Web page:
Consuming too much vitamin A causes hair loss, cracked lips, dry skin, weakened bones, headaches, elevations of blood calcium levels, and an uncommon disorder characterized by increased pressure within the skull called idiopathic intracranial hypertension.
The diagnosis is based on symptoms and blood tests.
Most people recover completely when they stop taking vitamin A supplements.
Vitamin A (retinol) is necessary for the function of light-sensitive nerve cells (photoreceptors) in the eye’s retina and thus helps maintain night vision. It also helps keep the skin and the lining of the lungs, intestine, and urinary tract healthy and protects against infections. Good sources of vitamin A include fish liver oils, liver, egg yolks, butter, cream, and fortified milk. (See also Overview of Vitamins.)
Carotenoids, such as beta-carotene, are pigments in fruits and vegetables that give them their yellow, orange, or red color. Once consumed, carotenoids are slowly converted to vitamin A in the body. Carotenoids are best absorbed from cooked or homogenized vegetables served with some fat or oil. Good sources of carotenoids are dark green, yellow, and orange vegetables and yellow and orange fruits.
Drugs related to vitamin A (retinoids) are used to treat severe acne and psoriasis. Whether taking vitamin A, beta-carotene, or retinoids helps reduce the risk of certain types of skin cancer is being studied. However, the risk of certain cancers may be increased after taking high doses of beta-carotene supplements.
Too much vitamin A can have harmful effects (toxicity). For example, taking daily doses 10 times the RDA (recommended daily allowance) or greater for a period of months can cause toxicity. Sometimes toxicity results from taking special formulations of high-dose vitamin A to treat severe acne or other skin disorders. A smaller dose can cause toxicity in infants, sometimes within a few weeks. If children accidentally take a very high dose, toxicity may develop quickly.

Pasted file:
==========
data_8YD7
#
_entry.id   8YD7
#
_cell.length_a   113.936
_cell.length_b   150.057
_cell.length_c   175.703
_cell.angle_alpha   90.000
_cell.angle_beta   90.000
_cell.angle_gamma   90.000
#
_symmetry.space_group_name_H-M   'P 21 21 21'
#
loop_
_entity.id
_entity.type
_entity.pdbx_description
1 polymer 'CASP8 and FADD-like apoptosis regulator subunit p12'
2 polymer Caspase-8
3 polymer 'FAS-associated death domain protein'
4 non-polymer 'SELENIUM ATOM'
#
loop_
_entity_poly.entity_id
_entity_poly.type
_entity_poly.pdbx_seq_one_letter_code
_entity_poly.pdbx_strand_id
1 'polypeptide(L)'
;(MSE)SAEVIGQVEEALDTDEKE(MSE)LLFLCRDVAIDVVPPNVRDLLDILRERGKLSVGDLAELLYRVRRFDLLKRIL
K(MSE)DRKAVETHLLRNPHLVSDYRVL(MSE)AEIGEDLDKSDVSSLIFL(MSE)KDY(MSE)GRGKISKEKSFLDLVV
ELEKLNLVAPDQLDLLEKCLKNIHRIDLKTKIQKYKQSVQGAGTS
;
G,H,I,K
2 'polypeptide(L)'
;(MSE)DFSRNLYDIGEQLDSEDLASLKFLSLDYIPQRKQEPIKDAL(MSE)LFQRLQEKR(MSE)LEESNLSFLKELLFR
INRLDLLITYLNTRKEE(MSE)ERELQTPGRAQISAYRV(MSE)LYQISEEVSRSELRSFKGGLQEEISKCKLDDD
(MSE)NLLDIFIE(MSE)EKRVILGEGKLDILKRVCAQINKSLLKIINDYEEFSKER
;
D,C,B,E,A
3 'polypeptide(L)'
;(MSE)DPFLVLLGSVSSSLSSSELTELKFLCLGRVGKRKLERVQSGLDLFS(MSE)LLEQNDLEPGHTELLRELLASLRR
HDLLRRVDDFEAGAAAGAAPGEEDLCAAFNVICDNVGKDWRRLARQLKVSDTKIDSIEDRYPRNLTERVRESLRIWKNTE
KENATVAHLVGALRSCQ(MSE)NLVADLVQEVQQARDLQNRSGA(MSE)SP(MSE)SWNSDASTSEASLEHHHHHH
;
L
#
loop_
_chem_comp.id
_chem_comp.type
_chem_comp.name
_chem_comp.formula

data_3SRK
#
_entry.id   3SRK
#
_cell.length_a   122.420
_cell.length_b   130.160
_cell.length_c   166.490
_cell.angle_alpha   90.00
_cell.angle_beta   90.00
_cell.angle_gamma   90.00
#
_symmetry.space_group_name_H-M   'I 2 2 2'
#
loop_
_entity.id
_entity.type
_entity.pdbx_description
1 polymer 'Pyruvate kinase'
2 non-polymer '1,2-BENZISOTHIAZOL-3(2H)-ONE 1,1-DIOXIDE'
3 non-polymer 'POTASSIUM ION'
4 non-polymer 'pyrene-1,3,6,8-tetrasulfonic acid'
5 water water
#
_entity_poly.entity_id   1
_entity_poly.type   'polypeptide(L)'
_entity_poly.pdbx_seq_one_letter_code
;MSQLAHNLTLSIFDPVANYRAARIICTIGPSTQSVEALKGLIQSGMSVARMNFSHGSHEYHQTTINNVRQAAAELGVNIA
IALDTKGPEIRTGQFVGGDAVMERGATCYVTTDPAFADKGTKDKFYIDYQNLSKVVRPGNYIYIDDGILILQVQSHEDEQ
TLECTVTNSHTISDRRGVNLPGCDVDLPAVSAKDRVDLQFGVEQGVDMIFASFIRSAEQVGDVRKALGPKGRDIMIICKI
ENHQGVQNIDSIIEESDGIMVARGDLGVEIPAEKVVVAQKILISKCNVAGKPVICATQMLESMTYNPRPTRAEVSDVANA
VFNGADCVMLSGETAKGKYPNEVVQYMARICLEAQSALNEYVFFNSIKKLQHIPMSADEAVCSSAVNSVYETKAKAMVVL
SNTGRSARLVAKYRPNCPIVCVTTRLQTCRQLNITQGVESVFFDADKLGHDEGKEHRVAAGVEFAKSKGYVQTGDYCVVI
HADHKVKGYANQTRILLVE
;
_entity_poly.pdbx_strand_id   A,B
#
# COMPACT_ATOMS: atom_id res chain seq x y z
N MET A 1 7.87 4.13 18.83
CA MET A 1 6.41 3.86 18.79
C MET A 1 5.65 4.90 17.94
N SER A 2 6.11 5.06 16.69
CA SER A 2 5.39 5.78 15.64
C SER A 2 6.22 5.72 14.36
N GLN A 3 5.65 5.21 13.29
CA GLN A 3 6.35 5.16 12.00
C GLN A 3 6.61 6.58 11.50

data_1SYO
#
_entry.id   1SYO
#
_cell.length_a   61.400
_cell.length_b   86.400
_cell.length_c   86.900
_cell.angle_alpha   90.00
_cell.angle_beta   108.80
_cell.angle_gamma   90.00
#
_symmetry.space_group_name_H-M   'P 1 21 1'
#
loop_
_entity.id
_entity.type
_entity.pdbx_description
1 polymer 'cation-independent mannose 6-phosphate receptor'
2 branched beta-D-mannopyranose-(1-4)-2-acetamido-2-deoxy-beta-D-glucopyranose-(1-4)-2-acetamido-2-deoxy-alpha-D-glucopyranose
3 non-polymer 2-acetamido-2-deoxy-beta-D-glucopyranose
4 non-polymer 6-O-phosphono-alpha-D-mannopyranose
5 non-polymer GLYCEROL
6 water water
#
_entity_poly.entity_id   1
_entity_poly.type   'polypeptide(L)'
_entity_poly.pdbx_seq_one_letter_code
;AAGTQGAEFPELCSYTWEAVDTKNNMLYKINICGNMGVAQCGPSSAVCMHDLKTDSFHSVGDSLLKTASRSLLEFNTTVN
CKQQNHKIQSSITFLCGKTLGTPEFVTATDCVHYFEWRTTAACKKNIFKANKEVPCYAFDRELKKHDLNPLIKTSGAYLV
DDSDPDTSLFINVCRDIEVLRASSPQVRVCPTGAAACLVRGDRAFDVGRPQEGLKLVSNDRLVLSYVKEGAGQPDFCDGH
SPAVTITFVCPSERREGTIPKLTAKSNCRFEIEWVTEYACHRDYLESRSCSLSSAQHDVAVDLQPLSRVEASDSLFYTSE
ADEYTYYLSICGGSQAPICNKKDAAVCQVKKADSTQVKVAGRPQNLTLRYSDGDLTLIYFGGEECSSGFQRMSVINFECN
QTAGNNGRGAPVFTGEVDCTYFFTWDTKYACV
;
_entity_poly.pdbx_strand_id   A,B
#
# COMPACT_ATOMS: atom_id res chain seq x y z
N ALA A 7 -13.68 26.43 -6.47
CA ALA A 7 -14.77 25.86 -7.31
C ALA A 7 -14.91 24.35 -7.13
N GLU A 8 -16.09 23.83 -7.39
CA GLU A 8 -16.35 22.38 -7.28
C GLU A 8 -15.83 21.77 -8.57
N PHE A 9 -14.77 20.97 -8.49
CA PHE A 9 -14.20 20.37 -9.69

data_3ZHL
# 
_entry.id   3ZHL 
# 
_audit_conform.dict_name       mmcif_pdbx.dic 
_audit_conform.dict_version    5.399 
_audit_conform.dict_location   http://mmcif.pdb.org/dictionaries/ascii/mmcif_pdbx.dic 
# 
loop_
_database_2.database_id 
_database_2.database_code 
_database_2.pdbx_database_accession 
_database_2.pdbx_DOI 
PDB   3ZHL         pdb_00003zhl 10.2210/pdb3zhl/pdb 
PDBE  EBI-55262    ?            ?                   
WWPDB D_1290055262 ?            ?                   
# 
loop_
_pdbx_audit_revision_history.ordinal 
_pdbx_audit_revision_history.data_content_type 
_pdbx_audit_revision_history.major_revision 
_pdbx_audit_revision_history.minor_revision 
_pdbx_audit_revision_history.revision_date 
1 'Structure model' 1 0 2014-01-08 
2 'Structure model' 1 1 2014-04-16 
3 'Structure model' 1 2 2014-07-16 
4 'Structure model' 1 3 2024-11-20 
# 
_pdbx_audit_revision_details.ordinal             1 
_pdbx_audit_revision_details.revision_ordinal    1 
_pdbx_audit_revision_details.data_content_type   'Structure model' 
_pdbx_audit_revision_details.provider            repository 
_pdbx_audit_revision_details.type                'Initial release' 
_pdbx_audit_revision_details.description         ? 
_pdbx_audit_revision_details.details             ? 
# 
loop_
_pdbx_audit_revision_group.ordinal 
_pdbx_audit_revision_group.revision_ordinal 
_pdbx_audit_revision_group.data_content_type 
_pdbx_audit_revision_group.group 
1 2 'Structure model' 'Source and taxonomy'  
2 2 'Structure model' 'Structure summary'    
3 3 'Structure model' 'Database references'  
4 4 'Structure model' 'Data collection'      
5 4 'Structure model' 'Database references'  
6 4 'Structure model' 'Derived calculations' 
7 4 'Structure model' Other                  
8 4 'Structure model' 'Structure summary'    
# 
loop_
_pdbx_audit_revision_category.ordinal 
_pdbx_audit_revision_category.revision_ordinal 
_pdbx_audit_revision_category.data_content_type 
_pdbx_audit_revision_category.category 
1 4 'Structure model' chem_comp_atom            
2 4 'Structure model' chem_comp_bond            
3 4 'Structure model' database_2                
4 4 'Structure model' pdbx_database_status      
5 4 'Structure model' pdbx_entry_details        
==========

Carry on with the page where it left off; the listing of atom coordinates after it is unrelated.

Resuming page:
Consuming large amounts of carotenoids (which the body converts to vitamin A) in food does not cause toxicity because carotenoids are converted to vitamin A very slowly. Usually, no symptoms occur. However, when very large amounts of carotenoids are consumed, the skin may turn a deep yellow (called carotenosis), especially on the palms and soles.
High-dose supplements of beta-carotene may increase the risk of cancer, but carotenoids consumed in fruits and vegetables do not seem to increase this risk.
Most people with vitamin A toxicity have a headache and rash.
Consuming too much vitamin A over a long period of time can cause coarse hair, partial loss of hair (including the eyebrows), cracked lips, and dry, rough skin. Chronic consumption of large doses of vitamin A can cause liver damage. It can also cause birth defects in a fetus.
Later symptoms include severe headaches and general weakness. Bone and joint pain are common, especially among children. Fractures may occur easily, especially in older people. Children may lose their appetite and not grow and develop normally. Their skin may itch. The liver and spleen may enlarge.
Consuming very large amounts of vitamin A all at once can cause drowsiness, irritability, headache, nausea, and vomiting within hours, sometimes followed by peeling of the skin. Pressure within the skull is increased, particularly in children, and vomiting occurs. Coma and death may occur unless vitamin A consumption is stopped.
Taking isotretinoin (a vitamin A derivative used to treat severe acne) during pregnancy may cause birth defects. Women who are or who may become pregnant should not consume vitamin A in amounts above the safe upper limit (3,000 micrograms) because birth defects are a risk.
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